TUESDAY, Feb. 6, 2018 (HealthDay News) -- A lower percentage of blacks than Hispanics and whites with HIV infection have sustained viral suppression, according to research published in the Feb. 2 issue of the U.S. Centers for Disease Control and Prevention's Morbidity and Mortality Weekly Report.

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2018 Immunization Schedule Issued for U.S. Adults

MONDAY, Feb. 5, 2018 (HealthDay News) -- The recommended immunization schedule for U.S. adults aged 19 years and older has been issued for 2018 and published online Feb. 6 in the Annals of Internal Medicine.

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Opioid Prescribing Trends in the VA Similar to Other Settings

MONDAY, Feb. 5, 2018 (HealthDay News) -- Opioid prescribing trends in the Veterans Health Administration (VHA) from 2010 to 2016 followed similar trajectories as non-VHA settings, peaking around 2012 then declining, according to a study published online Jan. 29 in the Journal of General Internal Medicine.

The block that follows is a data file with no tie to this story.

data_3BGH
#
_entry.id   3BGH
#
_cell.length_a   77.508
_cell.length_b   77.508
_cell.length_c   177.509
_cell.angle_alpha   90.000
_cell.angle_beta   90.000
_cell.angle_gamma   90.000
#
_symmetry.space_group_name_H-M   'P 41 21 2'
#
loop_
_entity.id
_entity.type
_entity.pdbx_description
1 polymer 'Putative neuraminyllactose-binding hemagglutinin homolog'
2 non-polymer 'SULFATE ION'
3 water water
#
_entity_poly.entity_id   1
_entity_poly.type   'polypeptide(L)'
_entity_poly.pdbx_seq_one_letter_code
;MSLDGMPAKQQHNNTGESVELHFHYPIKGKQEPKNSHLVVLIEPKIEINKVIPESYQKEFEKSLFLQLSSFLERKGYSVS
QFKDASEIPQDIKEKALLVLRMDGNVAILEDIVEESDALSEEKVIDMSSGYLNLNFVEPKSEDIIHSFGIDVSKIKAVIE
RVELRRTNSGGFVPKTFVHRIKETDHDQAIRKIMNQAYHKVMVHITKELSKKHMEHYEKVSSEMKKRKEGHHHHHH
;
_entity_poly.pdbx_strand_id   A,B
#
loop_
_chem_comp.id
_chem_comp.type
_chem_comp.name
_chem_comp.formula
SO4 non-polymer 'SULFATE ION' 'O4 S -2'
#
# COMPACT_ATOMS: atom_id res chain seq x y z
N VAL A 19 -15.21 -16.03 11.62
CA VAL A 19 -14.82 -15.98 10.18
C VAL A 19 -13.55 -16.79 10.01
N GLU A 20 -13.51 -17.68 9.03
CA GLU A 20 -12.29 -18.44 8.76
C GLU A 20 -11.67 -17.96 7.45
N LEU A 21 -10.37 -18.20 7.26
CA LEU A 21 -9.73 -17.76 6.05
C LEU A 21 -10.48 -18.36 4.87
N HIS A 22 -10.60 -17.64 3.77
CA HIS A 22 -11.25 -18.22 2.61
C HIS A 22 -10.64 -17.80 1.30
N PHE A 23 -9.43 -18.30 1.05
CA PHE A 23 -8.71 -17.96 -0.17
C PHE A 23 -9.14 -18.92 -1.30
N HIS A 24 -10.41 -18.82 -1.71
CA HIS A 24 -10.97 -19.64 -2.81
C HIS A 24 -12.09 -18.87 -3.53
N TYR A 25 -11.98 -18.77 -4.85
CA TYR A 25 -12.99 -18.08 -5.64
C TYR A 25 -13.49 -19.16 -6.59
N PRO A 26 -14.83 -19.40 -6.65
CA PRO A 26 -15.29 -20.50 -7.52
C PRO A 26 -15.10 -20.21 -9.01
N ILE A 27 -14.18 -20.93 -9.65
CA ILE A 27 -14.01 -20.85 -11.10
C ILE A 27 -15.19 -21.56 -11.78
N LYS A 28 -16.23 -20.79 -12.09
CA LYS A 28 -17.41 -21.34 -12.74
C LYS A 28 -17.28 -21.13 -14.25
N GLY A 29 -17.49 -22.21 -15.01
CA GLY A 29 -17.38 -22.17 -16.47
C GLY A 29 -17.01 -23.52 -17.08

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Hot Tea + Alcohol or Smoking May Up Esophageal Cancer Risk

MONDAY, Feb. 5, 2018 (HealthDay News) -- Consumption of tea at high temperatures in combination with alcohol and tobacco exposure is associated with increased risk of esophageal cancer, according to a study published online Feb. 6 in the Annals of Internal Medicine.

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Health Care Use Down in Diabetes Patients With High Deductibles

MONDAY, Feb. 5, 2018 (HealthDay News) -- Overall, patients who switch to high-deductible health plans (HDHPs) have a decrease in health care utilization, though high-severity emergency department visit expenditures and hospitalization days increase in members from low-income neighborhoods, according to a study published online Jan. 30 in Diabetes Care.